Tuesday, July 15, 2014


My father was an excellent baseball player.  In a lot of ways, baseball (and maybe the Cuban Missile Crisis) defined his teen years like football did mine.  He has occasionally told me stories about the no hitter he threw, or the championships they won at Flaget.  Generally when it comes to baseball, he tells me about how his father never missed again.  B(o)urbon, no matter the weather would make it to all the games. Dad would even tell me about the times when Burbon's tuberculosis would be acting up, but his father was still there to watch his son play.  If it wasn't a story about his father, it was a story about Mickey Mantle.  To hear it, Mickey Mantle would hit a home run every time he came up to bat (he was that good).  As Dad's stories would go, everyone in the stadium would stand on their feet every time "The Mick" came to the plate.  In my fathers eyes, there was never a better ball player than Mickey Mantle.  I got taught that at a very early age, so the Yankees (baseball team) were never viewed as the "Evil Empire" in my house.  You also have to remember that they never won a title for the first 16 years of my life. I was unfamiliar with this Yankee's dynasty I heard about from the 50's and 60's.  It was a down time for what Dad always told me was the greatest sports franchise.  One of my favorite players growing up was Dave Winfield.  Dave Winfield is the only person to get drafted in three professional sports (football, baseball, and basketball).  I liked him for a lot of reasons, but I think I liked him because it became a connection with my father.  Another great Yankee, one for me to like just the same as he did growing up.

Then in about 1995 that all changed when Derek Jeter started playing for the Yanks.  Not only did the Yankees start to win again, Jeter epitomized everything that was right about baseball.  I always felt that he would have been viewed much differently had he played for any other team than the Yankees. He did play for the Yankees though, and he played every game like it was his last.  Watching Jeter, you never got the sense he felt it to be a burden.  No matter the score, not matter the scenario, he would dive into the stands, he would make an incredible play, or he would come up huge with an opposite field base hit.   While some people "hated" Jeter because he played for New York, everyone respected "The Captain." I was very fortunate to be a teenager during both Michael Jordan and Derek Jeter's prime.  Both were sporting icons.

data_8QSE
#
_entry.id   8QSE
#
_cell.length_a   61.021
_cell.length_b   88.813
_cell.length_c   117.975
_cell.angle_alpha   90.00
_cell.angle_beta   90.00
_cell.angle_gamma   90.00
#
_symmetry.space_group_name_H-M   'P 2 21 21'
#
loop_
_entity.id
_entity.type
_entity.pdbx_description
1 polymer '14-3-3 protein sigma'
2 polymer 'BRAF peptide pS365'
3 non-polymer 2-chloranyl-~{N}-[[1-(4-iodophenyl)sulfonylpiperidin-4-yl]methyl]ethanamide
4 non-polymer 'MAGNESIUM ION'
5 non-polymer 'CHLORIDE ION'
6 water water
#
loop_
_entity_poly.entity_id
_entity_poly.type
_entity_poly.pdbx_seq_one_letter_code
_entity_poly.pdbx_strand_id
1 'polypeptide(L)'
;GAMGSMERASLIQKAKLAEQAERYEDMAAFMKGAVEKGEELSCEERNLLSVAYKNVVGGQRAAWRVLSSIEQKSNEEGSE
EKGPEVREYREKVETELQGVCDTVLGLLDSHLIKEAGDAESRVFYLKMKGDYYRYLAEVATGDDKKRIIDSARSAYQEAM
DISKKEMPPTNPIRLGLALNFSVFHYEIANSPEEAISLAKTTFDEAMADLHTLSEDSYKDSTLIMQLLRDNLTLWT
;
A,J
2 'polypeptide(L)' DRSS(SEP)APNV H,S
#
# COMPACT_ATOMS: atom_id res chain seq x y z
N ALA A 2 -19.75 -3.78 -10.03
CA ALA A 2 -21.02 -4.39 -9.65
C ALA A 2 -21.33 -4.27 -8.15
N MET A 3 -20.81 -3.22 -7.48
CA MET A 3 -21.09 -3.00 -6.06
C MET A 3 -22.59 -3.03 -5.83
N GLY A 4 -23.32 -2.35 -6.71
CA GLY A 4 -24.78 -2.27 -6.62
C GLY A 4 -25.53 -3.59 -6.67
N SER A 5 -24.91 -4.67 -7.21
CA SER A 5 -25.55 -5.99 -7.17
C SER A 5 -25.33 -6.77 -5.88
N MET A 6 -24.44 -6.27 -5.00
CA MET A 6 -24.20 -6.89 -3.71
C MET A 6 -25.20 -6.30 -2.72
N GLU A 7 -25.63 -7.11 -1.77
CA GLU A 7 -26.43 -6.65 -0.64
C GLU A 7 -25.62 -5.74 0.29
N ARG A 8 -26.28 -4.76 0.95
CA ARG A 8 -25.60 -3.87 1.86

When I had girls I thought that connection that I had with the Yankees and my father would die.  For the most part it has.  The girls like baseball well enough, I suppose they are Cubs fans. They enjoy the food at the ballparks more than anything, and I am okay with that.  Their loyalty is for sale, and if cotton candy and hot dogs wins them over, fair enough.  Them being Cubs fans is probably a good life lesson for them, they need to learn that you can't always win.  The Cubs will teach them that.  Back in May I took Reagan to see Derek Jeter play at Wrigley, then the next day I took all the girls to see him play at The Cell.  I tried to give them a crash course on how important of a player Derek Jeter is to baseball and to me.  I tried to tell them the importance of carrying yourself like Jeter, and how Jeter once said "there is never a reason not to play hard." Jeter teaches a lot of life lessons through sports.  It was awesome to see at both games that every time Jeter came up to bat, everyone stood up and cheered.  Just like Dad used to say about Mickey Mantle.  The Cubs game went into extra innings, so we got to see two extra Jeter at bats.  Every time we thought it might be Jeter's last at bat at Wrigley, he would get another one.  The Yankees won the game (of course), further teaching Reagan that you don't always win in life.  I'm not sure they really got the importance of a sports hero like Jeter, I don't blame them.  Baseball isn't their love, probably isn't really mine (like it was with my dad) either.  I do love parts of the game.  I think much of what I love,  I love because it makes me think of Dad.  My sports love is UK and SEC, that's my sports connection with my girls.  Regardless, they enjoyed the games and they learned a little about their Daddy in the process.

So flash forward to tonight, the night of the MLB All Star game.  Here I am sitting on the couch with all 4 girls...watching baseball.

Hadley: Is this baseball or basketball (we have a lot to learn)?
Baylor Grace: its baseball, Hadley
Hadley: Can we watch Sophia?
Reagan: After Derek Jeter bats, Hadley!

Everyone on TV was standing when Jeter came to bat, so did my girls in our family room.  We watched with as much anticipation you can have for an exhibition game, and what does Derek Jeter do? He hits an opposite field base hit that he stretches into a lead off double.  DJ did what DJ does.  My girls and I went crazy.  I'm not sure they really knew why, but boy they were excited.  Everyone cheered.

We might not have that lifetime connection that my father and I had, but for that moment we most certainly did.

Reagan: Dad, I want a New York Yankees hat.  Not a pink one for a girl, but navy blue, like Jeter's.

Maybe I did teach them something.....